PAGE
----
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  • Native Women's Association of Canada v. Canada
  • Mary Eberts (bio), Sharon McIvor (bio), and Teressa Nahanee (bio)

Authors' Note

The decision by the Women's Court of Canada to recruit us to write the judgment in Native Women's Association of Canada v. Canada was taken in full knowledge that we had played a significant role in the original case, leading to the Supreme Court of Canada decision from which this "reconsideration" is taken. Sharon McIvor was one of the individual applicants. Teressa Nahanee was a key constitutional advisor to the Native Women's Association of Canada (NWAC) and was instrumental in its work throughout the early 1980s to secure Aboriginal women's equality in self-government. She and Sharon McIvor were among the major architects of the NWAC strategy in this period. Mary Eberts was retained by the NWAC to represent it in the original application to compel Canada to fund it and allow it equal participation, and she represented the NWAC throughout all of the stages of this case and through the subsequent application for an injunction to quash the national referendum on the Charlottetown Accord.

As authors of this Women's Court of Canada decision, we have thus been given an opportunity that no other litigants and counsel may possibly ever have—writing the decision in one's own case. In doing so, we have revisited the questions at issue in the original proceeding and added one more—a consideration of the meaning of "representatives of Aboriginal peoples" in section 35.1 of the Constitution Act, 1982, which is considered only peripherally by some, but not all, of the judges who gave reasons in the original case. Developments since the Supreme Court of Canada's decision in the NWAC case, particularly the increasing occurrence of discussions, negotiations, and consultations between governments and Aboriginal peoples, have heightened interest in this issue of representativeness.

Our role as the Women's Court of Canada bench in this appeal does, we acknowledge, defy the conventions of judicial impartiality and disinterestedness, as does the composition of other benches in the Women's Court of Canada project. More significantly, our involvement in this judgment illustrates the combination and recombination of roles that women's equality advocates must undertake in the struggle to achieve substantive equality. Women from the grassroots are fundraisers, litigants, and participants in [End Page 67] consultations to develop arguments in test cases and are instrumental in creating and maintaining the non-governmental political organizations that both lobby and litigate in the search for equality. Women academics create knowledge that is used in women's litigation and, in doing so, undermine old "knowledge" that has been used to confine women. They step out of the classroom into the courtroom, non-governmental organizations, and government lobbies and then back again to write, teach, and lecture, mentoring and inspiring new generations of equality advocates. Barristers, too, create and destroy knowledge and fashion arguments in collaboration with women from the grassroots and the academy. Given the magnitude of the task, achieving equality does not permit any woman to play only one role.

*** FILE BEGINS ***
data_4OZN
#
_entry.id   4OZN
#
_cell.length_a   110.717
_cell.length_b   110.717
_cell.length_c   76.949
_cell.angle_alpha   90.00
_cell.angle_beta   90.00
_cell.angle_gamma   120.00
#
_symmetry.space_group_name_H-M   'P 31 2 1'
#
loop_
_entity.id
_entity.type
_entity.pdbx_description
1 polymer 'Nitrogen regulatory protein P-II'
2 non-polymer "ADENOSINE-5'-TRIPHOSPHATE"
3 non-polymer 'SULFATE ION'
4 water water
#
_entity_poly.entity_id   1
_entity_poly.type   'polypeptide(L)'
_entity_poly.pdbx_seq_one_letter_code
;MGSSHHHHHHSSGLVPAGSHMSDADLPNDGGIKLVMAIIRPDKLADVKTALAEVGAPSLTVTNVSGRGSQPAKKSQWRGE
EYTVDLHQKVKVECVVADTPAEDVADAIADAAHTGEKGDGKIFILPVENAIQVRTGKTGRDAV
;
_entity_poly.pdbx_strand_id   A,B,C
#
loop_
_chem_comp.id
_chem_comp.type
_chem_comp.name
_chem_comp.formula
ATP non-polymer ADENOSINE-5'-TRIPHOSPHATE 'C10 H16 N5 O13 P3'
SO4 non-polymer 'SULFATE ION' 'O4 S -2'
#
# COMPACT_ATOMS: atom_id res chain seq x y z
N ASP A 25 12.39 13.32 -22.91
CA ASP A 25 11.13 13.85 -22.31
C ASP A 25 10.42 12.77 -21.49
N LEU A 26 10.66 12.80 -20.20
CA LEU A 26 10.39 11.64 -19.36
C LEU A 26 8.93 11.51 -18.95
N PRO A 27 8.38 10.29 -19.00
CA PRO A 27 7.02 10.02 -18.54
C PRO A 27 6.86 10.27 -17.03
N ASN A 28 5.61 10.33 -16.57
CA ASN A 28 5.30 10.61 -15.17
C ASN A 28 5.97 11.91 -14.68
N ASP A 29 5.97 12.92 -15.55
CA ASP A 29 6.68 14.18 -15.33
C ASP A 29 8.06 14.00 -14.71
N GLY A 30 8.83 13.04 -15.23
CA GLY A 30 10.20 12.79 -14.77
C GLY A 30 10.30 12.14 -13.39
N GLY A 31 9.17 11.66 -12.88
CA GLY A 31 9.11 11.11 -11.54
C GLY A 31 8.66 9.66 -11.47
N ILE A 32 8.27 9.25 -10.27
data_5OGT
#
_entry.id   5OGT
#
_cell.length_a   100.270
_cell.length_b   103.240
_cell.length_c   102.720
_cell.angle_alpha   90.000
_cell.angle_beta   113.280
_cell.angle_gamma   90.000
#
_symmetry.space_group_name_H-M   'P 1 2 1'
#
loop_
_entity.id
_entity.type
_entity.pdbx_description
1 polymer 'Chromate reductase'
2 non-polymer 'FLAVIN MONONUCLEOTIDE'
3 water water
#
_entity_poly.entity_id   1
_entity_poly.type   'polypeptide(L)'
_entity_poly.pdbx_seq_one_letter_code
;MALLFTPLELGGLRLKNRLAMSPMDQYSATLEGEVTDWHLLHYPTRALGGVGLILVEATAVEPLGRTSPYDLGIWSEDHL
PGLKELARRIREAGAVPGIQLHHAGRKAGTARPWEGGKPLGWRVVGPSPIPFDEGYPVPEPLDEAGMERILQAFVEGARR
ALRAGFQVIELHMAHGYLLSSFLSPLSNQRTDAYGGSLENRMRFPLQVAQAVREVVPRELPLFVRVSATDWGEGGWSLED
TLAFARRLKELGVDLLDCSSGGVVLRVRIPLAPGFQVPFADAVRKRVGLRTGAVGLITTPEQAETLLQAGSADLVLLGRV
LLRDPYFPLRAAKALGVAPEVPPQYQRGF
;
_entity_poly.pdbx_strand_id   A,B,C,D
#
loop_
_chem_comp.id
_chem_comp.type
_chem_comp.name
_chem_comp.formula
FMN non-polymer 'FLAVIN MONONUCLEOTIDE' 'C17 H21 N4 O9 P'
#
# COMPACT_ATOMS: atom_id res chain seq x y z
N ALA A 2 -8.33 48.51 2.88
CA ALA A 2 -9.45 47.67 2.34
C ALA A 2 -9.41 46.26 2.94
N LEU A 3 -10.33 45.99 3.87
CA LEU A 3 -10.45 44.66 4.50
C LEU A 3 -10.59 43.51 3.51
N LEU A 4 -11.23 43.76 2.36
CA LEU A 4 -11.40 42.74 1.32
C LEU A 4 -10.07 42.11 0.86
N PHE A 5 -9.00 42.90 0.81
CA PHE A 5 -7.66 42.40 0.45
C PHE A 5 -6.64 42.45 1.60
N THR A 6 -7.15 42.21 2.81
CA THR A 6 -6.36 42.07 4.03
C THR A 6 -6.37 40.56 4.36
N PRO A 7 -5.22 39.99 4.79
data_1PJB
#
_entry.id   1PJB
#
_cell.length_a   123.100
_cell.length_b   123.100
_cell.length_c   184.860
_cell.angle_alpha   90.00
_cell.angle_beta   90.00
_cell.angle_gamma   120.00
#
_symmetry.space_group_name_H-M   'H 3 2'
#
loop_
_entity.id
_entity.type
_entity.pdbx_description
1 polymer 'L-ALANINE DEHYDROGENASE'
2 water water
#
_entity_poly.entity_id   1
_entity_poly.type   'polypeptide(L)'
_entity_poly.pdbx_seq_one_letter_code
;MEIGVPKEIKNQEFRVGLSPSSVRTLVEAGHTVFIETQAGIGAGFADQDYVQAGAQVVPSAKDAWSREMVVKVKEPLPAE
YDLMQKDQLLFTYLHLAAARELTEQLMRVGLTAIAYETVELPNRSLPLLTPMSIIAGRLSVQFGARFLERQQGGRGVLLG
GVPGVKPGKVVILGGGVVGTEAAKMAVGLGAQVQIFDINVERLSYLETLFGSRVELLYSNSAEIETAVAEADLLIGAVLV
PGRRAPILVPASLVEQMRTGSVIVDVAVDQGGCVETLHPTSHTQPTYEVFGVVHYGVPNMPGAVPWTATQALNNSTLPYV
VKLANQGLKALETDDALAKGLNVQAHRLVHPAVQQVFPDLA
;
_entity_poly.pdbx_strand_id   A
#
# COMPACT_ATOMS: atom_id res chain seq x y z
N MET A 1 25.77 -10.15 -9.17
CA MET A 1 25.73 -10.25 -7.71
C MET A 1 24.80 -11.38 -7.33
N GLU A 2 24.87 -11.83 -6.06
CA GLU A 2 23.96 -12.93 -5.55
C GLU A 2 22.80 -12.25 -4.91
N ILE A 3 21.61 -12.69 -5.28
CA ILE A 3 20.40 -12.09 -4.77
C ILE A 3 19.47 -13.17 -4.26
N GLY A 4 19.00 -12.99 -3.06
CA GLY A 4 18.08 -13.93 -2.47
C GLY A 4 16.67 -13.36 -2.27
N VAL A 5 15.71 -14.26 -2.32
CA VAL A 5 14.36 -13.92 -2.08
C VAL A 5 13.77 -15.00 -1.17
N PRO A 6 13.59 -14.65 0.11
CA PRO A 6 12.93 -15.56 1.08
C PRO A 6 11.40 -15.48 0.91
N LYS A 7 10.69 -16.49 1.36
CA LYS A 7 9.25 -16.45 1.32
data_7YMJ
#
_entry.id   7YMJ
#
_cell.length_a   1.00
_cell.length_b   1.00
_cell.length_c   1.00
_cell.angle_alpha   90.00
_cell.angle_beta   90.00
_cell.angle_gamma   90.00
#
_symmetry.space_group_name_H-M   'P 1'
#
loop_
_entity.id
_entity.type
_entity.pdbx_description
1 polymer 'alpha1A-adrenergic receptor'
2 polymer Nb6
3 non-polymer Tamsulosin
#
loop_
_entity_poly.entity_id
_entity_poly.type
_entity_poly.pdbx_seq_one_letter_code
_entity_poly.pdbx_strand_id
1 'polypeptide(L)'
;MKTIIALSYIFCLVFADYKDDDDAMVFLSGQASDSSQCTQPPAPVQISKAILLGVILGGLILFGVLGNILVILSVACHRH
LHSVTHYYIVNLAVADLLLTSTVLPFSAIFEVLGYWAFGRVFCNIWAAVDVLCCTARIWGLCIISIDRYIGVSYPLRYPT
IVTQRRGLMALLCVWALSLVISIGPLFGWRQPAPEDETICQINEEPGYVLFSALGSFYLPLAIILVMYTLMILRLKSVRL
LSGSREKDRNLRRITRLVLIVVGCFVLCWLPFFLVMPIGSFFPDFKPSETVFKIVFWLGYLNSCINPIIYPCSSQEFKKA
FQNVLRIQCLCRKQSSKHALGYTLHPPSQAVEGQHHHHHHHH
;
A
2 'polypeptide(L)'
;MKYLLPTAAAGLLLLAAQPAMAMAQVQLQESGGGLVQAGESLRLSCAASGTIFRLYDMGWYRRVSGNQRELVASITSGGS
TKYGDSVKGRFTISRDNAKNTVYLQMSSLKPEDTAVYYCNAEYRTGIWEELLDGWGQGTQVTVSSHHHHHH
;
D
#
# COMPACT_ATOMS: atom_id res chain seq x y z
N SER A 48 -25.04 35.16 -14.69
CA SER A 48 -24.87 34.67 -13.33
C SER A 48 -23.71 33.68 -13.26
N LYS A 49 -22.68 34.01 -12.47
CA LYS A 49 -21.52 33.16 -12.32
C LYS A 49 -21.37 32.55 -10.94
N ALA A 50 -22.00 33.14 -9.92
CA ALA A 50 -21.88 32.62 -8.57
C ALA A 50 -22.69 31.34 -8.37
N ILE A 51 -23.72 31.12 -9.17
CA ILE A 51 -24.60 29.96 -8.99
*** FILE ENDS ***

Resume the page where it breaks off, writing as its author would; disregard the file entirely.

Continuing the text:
Transcending all of these roles is the daily practice of the equality seeking that women do in our families, our workplaces, and our communities. As illustrated so vividly by the experience of Aboriginal women during the constitutional debates of 1980 to 1987 and beyond, this daily practice of equality is not risk free and can require enormous courage.

Working Together

The office of the National Speaker was upstairs at the NWAC office on Melrose Avenue in Ottawa. We spent so many hours and days there over the years working on this case and the successor case that challenged the referendum. Gail Stacey-Moore, Sharon, and Teressa would tell stories about Mary Two-Axe Early, running the blockade in the Oka crisis, the Women's March from New Brunswick to Ottawa, and other cases. Gail once said that she was sure the women were going to prevail in their struggles—if not in her lifetime, then in her children's, or their children's. They would just keep going. The stories were sometimes humorous, and, in spite of the crisis conditions in...


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pp. 67-119
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